holding that railroad immunity act should be strictly construedSummary of this case from Velazquez v. Jiminez
Argued January 26, 1981 —
Decided September 28, 1981.
Appeal from Superior Court, Law Division.
Steven K. Kudatzky argued the cause for appellants ( Tomar, Parks, Seliger, Simonoff Adourian, attorneys; Ronald A. Graziano, of counsel).
William B. Scatchard, Jr. argued the cause for respondent ( Capehart Scatchard, attorneys).
In this case the plaintiff, Frederick Renz, Jr., then age 15, and four companions were walking along Penn Central Railroad tracks, on April 4, 1975, when Renz attempted to cross between the cars of a stationary train by climbing over the coupling. The train moved as Renz was engaged in this activity and he fell beneath the wheels of the train resulting ultimately in the loss of one leg and a fracture of the other.
Plaintiff by his guardian ad litem instituted an action to recover damages for negligence from the railroad and some of its employees. The railroad raised the railroad immunity act, N.J.S.A. 48:12-152, as a defense. Plaintiffs moved to strike this defense on the theory that the Comparative Negligence Act, N.J.S.A. 2A:15-5.1, -5.2, either superseded or modified the railroad immunity act so that comparative fault principles were now applicable in cases like this.
In the Law Division, the plaintiffs' motion was denied. The trial judge reasoned that the railroad immunity act completely exonerates a railroad from liability by absolving it of any duty to trespassers. Because "[n]egligence depends upon an antecedent duty," the court reasoned, contributory negligence, and therefore comparative negligence, could play no part in any action against a railroad.
Following the denial of the motion to strike, plaintiffs moved successfully for leave to appeal the interlocutory determination. This Court then granted direct certification.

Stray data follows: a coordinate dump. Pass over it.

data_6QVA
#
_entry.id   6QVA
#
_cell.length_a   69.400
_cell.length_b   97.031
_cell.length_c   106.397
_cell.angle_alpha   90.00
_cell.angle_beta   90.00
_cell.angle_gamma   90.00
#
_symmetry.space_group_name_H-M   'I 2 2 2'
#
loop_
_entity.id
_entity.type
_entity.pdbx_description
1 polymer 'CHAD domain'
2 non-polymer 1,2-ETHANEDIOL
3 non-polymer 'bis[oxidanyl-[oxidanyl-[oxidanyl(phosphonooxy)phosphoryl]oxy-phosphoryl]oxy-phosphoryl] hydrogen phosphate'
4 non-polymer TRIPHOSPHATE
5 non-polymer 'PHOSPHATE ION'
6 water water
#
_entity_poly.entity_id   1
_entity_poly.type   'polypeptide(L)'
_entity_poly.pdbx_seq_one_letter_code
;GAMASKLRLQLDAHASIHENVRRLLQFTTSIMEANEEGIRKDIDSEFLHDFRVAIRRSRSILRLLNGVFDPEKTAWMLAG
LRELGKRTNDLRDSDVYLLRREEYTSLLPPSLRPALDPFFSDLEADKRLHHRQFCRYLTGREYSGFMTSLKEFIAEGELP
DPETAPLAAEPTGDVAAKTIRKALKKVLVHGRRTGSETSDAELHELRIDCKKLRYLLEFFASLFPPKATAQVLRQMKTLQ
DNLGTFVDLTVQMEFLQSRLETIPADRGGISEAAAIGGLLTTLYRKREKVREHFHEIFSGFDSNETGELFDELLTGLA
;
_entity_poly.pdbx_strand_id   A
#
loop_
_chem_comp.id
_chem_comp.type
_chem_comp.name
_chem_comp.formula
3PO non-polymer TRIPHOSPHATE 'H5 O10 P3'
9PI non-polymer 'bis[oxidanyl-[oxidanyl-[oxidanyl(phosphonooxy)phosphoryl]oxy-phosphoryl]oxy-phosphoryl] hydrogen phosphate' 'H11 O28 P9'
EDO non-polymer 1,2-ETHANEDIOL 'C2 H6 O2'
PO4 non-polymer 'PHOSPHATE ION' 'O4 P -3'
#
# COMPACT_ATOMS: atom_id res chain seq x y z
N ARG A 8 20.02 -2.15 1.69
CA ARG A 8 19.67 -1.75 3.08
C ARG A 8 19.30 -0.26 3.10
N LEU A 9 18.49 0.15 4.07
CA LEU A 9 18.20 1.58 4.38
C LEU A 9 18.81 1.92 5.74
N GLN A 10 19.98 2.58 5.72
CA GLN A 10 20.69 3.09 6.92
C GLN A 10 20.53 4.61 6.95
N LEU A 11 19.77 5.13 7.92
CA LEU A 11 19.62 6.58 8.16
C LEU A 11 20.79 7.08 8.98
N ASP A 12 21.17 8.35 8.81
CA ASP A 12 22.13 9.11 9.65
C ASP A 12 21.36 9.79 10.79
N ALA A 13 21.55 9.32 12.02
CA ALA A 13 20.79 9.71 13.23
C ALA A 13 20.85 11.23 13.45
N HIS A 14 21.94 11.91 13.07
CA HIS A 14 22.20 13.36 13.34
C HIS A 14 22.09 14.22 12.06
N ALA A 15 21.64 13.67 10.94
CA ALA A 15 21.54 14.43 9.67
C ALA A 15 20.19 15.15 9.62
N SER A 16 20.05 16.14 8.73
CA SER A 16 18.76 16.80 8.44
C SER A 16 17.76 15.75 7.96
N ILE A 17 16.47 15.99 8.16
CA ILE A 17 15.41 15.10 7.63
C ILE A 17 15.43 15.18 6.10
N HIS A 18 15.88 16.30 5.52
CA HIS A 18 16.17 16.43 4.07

This appeal, as well as the companion case of Eden v. Conrail, 87 N.J. 467 (1981), decided today, raise the same important question of whether the railroad immunity act, N.J.S.A. 48:12-152, which bars recovery against a railroad for injuries sustained by unauthorized persons engaged in particular activities on railroad property, continues to insulate a railroad from tort liability in light of fundamental changes in our law involving the doctrines of contributory and comparative negligence. In a recent case, Potter v. Finch Sons, 76 N.J. 499 (1978), this issue was raised but was not considered because the accident there occurred prior to current statutory changes in our tort laws relating to these doctrines. The consideration and resolution of this issue in this case, however, is timely and cannot be avoided.
The railroad immunity act provides:
It shall not be lawful for any person other than those connected with or employed upon the railroad to walk along the tracks of any railroad except when the same shall be laid upon a public highway. Any person injured by an engine or car while walking, standing or playing on a railroad or by jumping on or off a car while in motion shall be deemed to have contributed to the injury sustained and shall not recover therefor any damages from the company owning or operating the railroad. This section shall not apply to the crossing of a railroad by a person at any lawful public or private crossing. (emphasis added)
The statute was first substantively enacted in 1869, L. 1869, c. 285. At that time, the enactment consisted only of the second and third sentences of the statute as it now appears. The first sentence was added in 1903, L. 1903, c. 257, § 55, and except for minor grammatical changes the statute has remained intact since that date.